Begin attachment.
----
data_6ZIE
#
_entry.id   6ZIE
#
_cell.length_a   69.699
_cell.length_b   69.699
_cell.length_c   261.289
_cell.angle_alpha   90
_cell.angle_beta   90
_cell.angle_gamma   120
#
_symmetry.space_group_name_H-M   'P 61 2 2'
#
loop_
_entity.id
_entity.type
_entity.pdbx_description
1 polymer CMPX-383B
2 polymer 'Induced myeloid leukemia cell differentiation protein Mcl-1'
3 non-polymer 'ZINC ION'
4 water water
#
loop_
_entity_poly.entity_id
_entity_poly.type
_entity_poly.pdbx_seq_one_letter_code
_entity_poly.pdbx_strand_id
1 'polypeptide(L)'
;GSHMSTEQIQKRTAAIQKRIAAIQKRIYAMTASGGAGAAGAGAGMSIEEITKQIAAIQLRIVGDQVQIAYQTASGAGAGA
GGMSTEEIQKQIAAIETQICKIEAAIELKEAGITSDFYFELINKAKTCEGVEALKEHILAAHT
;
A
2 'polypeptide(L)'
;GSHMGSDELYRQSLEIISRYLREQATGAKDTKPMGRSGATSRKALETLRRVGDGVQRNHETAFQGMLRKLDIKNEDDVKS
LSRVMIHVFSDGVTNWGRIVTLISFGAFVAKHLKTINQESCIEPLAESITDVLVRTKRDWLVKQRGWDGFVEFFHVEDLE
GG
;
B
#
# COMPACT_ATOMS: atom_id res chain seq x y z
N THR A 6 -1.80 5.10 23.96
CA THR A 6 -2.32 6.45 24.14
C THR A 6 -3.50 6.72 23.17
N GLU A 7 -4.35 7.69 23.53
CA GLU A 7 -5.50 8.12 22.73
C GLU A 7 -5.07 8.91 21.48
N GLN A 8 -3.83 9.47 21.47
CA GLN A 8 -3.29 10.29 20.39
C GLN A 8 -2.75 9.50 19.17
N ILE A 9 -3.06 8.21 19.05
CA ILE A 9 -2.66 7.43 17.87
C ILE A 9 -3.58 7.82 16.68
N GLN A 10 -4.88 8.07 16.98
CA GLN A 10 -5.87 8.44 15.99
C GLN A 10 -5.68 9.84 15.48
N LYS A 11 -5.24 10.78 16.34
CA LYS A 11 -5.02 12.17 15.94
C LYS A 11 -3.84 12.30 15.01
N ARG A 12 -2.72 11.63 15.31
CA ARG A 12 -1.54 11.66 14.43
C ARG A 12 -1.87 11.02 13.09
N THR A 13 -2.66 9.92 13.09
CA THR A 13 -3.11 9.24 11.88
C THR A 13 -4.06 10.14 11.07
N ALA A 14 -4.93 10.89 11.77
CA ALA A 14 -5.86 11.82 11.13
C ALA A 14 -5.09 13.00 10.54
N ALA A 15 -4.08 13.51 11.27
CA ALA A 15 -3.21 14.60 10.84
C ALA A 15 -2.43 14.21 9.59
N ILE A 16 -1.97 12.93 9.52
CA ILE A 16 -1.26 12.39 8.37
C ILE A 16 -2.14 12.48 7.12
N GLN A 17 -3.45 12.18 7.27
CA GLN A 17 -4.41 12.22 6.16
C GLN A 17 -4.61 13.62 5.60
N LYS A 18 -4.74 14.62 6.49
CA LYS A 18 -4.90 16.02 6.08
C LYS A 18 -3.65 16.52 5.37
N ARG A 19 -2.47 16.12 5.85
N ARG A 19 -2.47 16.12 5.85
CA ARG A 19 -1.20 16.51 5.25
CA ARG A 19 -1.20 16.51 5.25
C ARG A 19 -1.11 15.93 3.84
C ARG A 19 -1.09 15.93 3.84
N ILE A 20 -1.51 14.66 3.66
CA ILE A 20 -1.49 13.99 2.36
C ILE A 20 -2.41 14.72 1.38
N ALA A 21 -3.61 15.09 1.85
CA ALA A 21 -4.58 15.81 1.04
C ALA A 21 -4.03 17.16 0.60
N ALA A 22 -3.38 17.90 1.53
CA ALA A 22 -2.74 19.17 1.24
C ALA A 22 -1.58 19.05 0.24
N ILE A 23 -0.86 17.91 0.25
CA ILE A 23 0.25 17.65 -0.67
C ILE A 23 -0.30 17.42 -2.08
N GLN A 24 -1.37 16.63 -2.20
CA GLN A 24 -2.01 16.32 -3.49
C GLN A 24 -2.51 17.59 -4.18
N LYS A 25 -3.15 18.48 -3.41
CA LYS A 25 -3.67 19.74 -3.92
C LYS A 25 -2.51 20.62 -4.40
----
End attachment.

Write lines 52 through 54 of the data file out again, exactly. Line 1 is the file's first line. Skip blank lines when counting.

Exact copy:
C ILE A 9 -3.58 7.82 16.68
N GLN A 10 -4.88 8.07 16.98
CA GLN A 10 -5.87 8.44 15.99